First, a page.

20 December 2005

This could be from your champion

A voice from the past wrote the following letter to the Washington Post:
Regarding the Dec. 18 front-page story "Beyond Washington, Most Teams Cover Stadium Overruns; District Agreed to Pay Costs Exceeding Ballpark Budget," about the District's lease deal with the Washington Nationals:

First, when comparing the District with other cities, it is important to keep in mind that stadiums in Seattle, Milwaukee and Phoenix included roofs, a complicated design feature that makes a project trickier. The District's stadium will be simpler.

The Nationals are contributing $5.5 million a year on top of $20 million upfront. Over the 30-year lease, this amounts to $165 million. Almost no other U.S. city is receiving that much rent; some teams pay just $1 million a year in rent.

Also, Camden Yards in Baltimore was 95 percent funded by that city. By comparison, the District's stadium is funded almost exclusively by large businesses, the federal government and ticket holders -- sparing average taxpayers.

Further, many ballparks, such as Citizens Bank Park in Philadelphia, are isolated. In the District, we've spent a little more to locate the stadium just 10 blocks from the Capitol. We're creating a new neighborhood out of parking lots and warehouses; in a few years a formerly gritty corner of the city will be lively and productive, bringing millions of dollars in sales, property and income tax revenue into the general fund each year.

Finally, most maintenance costs at the stadium are the responsibility of the Nationals, not the city.

Our hope is that the enormous economic benefits that will flow to the city and its residents in years to come will demonstrate the wisdom of this investment.

City Administrator
District of Columbia
Robert Bobb used to work for the City of Oakland. He left for the District in 2003 to head up their ballpark efforts, among other duties. He's exactly the guy Oakland needs for Wolff's project. Now I know that there are plenty of issues with Bobb's work in Oakland and his letter above has seriously flawed arguments (the large businesses are going to pass the taxes on to consumers, hello!), but I've pointed this out before and I'll say it again: these projects don't get done without a champion. That champion isn't a politician or a person from the private sector. It has to be a bureaucrat who can pull the strings and work the phones to get things done. Considering what may have to be done to get a new A's ballpark built, I wonder how it will get done in any Bay Area city without someone locally filling a similar role.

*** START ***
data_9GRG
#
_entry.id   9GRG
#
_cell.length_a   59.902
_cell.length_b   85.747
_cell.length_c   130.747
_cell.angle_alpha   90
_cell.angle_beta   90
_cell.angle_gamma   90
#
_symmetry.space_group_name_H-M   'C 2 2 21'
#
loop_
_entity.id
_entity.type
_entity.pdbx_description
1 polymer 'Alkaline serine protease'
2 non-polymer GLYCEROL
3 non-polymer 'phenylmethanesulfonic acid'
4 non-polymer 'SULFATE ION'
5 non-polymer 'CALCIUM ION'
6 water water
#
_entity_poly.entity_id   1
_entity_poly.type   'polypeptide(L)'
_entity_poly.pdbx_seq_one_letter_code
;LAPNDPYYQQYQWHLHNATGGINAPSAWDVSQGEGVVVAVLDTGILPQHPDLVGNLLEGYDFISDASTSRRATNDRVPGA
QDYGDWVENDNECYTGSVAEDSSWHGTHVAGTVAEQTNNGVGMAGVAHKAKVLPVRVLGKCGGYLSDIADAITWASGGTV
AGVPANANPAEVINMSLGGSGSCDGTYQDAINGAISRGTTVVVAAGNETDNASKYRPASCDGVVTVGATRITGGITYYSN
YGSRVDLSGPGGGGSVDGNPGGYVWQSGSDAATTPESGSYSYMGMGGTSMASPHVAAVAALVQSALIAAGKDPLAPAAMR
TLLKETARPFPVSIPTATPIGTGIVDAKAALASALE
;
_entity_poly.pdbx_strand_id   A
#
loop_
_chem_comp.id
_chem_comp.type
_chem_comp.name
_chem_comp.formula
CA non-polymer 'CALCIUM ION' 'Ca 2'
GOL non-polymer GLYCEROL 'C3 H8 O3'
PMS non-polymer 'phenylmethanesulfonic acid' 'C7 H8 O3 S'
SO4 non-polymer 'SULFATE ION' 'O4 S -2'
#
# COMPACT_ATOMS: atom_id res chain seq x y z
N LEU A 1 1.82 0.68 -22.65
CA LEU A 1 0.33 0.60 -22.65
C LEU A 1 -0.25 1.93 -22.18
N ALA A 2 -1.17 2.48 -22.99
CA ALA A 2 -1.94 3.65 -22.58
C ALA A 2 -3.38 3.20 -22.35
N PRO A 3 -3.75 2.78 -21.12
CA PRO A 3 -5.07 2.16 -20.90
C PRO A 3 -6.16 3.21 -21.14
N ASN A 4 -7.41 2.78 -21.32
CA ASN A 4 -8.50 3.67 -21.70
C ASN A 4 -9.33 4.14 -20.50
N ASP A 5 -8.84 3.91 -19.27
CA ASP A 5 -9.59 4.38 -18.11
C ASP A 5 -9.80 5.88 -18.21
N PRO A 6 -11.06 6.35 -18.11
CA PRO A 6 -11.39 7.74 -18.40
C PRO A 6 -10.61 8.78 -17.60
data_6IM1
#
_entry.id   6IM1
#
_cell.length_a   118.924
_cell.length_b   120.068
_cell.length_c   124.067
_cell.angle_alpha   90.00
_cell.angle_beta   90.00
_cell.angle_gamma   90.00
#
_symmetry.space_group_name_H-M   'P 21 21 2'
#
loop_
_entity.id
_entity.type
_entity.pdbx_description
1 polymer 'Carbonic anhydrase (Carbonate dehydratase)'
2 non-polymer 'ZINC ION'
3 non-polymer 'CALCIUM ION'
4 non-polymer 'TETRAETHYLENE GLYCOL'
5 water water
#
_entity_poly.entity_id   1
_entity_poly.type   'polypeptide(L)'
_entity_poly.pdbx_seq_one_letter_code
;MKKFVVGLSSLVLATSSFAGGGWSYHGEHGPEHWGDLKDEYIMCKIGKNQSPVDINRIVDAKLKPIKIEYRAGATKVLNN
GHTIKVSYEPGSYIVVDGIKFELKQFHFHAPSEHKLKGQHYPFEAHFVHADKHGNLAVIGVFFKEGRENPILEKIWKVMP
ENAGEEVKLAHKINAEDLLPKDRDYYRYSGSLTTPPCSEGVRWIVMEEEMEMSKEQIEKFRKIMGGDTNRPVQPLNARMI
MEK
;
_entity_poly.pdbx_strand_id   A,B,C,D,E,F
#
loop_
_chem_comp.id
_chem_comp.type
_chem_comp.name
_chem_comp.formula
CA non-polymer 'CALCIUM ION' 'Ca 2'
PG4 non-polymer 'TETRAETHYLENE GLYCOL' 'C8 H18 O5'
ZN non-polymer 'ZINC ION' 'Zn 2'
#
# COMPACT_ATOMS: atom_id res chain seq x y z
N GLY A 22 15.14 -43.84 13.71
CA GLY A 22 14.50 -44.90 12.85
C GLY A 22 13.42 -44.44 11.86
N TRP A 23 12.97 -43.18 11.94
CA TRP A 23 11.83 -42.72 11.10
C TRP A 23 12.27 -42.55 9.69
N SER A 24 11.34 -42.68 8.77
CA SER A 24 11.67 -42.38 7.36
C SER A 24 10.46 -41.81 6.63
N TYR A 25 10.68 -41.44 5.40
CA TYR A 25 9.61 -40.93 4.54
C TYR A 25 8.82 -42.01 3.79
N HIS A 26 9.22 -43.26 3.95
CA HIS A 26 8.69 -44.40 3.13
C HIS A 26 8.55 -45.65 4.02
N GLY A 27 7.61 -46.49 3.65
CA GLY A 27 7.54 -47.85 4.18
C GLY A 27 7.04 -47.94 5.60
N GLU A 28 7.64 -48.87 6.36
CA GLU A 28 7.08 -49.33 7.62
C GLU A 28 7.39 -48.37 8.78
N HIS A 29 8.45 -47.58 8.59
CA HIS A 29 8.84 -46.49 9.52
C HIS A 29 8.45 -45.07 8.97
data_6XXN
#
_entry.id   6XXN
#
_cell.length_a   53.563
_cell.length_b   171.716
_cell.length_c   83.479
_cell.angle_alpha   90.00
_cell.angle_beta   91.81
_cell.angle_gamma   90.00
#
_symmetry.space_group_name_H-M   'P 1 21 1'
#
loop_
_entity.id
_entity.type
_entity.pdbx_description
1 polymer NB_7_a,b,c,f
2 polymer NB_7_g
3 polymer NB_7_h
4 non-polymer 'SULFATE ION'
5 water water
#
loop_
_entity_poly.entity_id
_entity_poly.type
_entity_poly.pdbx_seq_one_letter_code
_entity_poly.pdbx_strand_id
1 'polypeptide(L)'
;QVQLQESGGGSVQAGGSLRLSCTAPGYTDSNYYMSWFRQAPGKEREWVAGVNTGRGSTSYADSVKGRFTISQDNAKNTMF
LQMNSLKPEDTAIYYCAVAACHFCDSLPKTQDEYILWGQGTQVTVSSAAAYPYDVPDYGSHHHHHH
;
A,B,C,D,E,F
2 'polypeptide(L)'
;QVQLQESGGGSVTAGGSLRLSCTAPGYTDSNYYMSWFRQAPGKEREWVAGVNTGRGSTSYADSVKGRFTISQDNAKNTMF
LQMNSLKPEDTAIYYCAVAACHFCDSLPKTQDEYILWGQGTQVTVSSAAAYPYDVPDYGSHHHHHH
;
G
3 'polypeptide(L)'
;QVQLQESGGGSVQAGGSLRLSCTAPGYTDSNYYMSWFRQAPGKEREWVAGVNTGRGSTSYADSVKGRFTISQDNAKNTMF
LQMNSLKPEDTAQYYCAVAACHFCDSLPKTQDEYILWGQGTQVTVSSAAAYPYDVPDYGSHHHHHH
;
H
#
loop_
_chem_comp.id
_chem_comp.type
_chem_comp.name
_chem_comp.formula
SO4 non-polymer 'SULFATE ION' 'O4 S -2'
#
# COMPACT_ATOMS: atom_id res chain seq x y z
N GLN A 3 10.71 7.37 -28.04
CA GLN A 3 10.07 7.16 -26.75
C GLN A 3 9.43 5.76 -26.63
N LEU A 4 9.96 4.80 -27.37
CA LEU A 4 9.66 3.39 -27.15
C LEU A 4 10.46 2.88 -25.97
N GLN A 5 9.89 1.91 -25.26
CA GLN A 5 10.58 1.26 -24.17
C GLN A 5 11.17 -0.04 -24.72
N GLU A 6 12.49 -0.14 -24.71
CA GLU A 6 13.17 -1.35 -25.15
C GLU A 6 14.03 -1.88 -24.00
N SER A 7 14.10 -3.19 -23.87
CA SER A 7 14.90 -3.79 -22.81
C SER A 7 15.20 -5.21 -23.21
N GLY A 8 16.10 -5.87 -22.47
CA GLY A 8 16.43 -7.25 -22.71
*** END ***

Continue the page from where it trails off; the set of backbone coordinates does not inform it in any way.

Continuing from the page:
Anonymous said...

In regards to a Champion..."That person isn't a politician or from the private sector." Wouldn't the "City Administrator of DC" be considered a political position? I don't know about Oakland, but I would nominate former SJ Mayor Tom McEnery to be the South Bays champion...he's worked with Lew Wolff in the past and is an ardent supporter of bringing MLB to San Jose. Other candidate's might be Larry Stone or Dave Cortese (both however are current South Bay politicians).

Marine Layer said...

Stone is the South Bay's champion, because even though he's elected, the position he holds has a lot of bureaucratic power. It also doesn't hurt that he's been committed to the cause throughout all of the failed attempts.

Kevin said...

Anyone out there want to assign percentages as to whether the A's:

1) stay in Oakland, and follow thru with their current No. Colosium plan.

2) move to San Jose. This means being granted either exclusive or shared rights to SC, as well as gaining voter approval for a ballpark.

3) move to Fremont, or somewhere else in the BA.

4) pack up and leave the BA entirely.

jrbh said...

I couldn't disagree more about Bobb.

I thought the days of cities being used like cheap hookers by Selig and his evil minions were over; what's happening in D.C. makes those days look like a picnic. That poor city is being brutally used, in the same ways Oakland was by Al Davis, by the way. If I lived there, as much of a baseball fan as I am, I'd never go see a Nationals game again.

Bobb drank the MLB kool-aid when he was here, and now he's doing it in D.C. Thank *god* he's gone.

jrbh said...

My guesses:

Stay in Oakland, at the Coliseum: 25%

Stay in Oakland, at another site: 10%

Move to Fremont: 5%

Move to San Jose: 5%

Move outside the Bay Area: 55%

Marine Layer said...

Sorry, I've promised never to handicap this. Exactly what can anyone base the odds on? Gut instinct? I'll pass.

Oakland Si said...

I'll be honest...I see problems with the Coliseum North site, especially the need to buy out many small businesses and the lack of access to BART. If Wolfe had chosen the south of Coliseum site for this proposal I could take his statements of wanting to stay in Oakland more seriously.

And of course my preferences (downtown, uptown or Jack Londonish ballpark, or even letting the Raiders leave and fixing the Coliseum back up) don't even seem to be part of the discussion.

Anonymous said...

Oakland is currently 10 murders shy of 100 homicides for the year. Black on Black crime is on the rise. Drugs and poverty remain a problem. So yes, I think Oakland can definetely use a "champion," but for a different and more noble cause. In closing, using taxpayer money to fund a multi-million dollar MLB franchise is probably the last thing on Oaklands mind.

swirlinabc said...

Is there a possibility that the A's and the city of Oakland are dragging their feet because they are hedging their bets that the Raiders leave town so that they can convert the Coliseum into a baseball only facility? Somehow, I have that gut feeling that that is the plan for everyone. No property to obtain by eminent domain, no problems with BART access, plenty of parking. What more can you possibly ask for (except a better, sexier location)?